tag:blogger.com,1999:blog-3454490001772574770.post1648642961311932774..comments2018-06-20T03:50:44.380-04:00Comments on eat play math: Problem Set 2 for my Problem-Solving CourseLisa Winerhttps://plus.google.com/112803049209111533292noreply@blogger.comBlogger2125tag:blogger.com,1999:blog-3454490001772574770.post-66770553019453658162016-06-23T19:10:22.161-04:002016-06-23T19:10:22.161-04:00I did not see that with #4!
#5 comment...that is g...I did not see that with #4!<br />#5 comment...that is great. I love that!<br />#6 I have a lot of Golden Ratio stuff in unit 2, which I just finished today, and this problem is kind of like a preview...however, I never heard of the pentagon problem. Thank you! That's awesome. Lisa Winerhttps://www.blogger.com/profile/11156444965825197383noreply@blogger.comtag:blogger.com,1999:blog-3454490001772574770.post-83418624740597858672016-06-23T15:51:06.503-04:002016-06-23T15:51:06.503-04:00Hi Lisa,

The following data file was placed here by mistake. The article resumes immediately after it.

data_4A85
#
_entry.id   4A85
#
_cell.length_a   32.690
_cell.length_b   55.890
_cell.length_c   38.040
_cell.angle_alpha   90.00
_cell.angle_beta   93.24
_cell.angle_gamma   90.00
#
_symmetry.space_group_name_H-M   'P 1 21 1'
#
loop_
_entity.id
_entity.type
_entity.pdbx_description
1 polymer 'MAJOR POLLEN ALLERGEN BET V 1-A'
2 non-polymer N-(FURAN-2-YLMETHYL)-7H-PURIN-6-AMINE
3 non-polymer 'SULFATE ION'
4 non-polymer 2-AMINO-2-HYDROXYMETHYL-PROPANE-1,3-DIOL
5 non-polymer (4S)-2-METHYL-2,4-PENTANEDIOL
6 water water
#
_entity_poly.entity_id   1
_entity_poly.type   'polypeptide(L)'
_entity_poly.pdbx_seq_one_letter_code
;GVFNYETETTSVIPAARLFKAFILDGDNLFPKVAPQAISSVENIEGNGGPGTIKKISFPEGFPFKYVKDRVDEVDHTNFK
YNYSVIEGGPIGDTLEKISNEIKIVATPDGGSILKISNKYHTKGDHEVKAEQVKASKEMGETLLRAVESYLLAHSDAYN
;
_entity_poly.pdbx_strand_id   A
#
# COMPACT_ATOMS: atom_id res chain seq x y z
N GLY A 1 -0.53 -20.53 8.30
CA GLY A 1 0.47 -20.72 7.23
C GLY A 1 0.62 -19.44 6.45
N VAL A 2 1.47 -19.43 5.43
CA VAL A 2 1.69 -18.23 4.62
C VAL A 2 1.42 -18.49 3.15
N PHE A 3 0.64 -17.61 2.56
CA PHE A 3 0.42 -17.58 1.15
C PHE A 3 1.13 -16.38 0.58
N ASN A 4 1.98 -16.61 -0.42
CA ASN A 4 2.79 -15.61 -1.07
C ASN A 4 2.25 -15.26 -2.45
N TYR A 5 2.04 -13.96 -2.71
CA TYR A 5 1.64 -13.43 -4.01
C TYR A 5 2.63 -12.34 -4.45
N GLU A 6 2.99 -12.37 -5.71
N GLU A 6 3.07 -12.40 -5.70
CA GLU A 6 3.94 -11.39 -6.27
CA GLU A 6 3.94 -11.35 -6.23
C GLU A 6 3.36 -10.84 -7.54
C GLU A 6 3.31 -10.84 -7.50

Looks good to me. Just some extension tho...Hi Lisa,<br />Looks good to me. Just some extension thoughts this time:<br /><br />For #4 this could be easily extended to a version of the Monte Hall problem for a followup. <br /><br />For #5 I always like what is the unit digits of some very large factorial like 10000000123123! as warmup to how many zeros are there.<br /><br />For #6 I prefer the golden ratio in fractional form to decimal. You could easily add a problem that more directly uses it as a second half. After doing a basic rectangle type problem I find the presence of the ratio in pentagons to be very exciting/unexpected. Benjamin Leishttps://www.blogger.com/profile/10974191081762367425noreply@blogger.com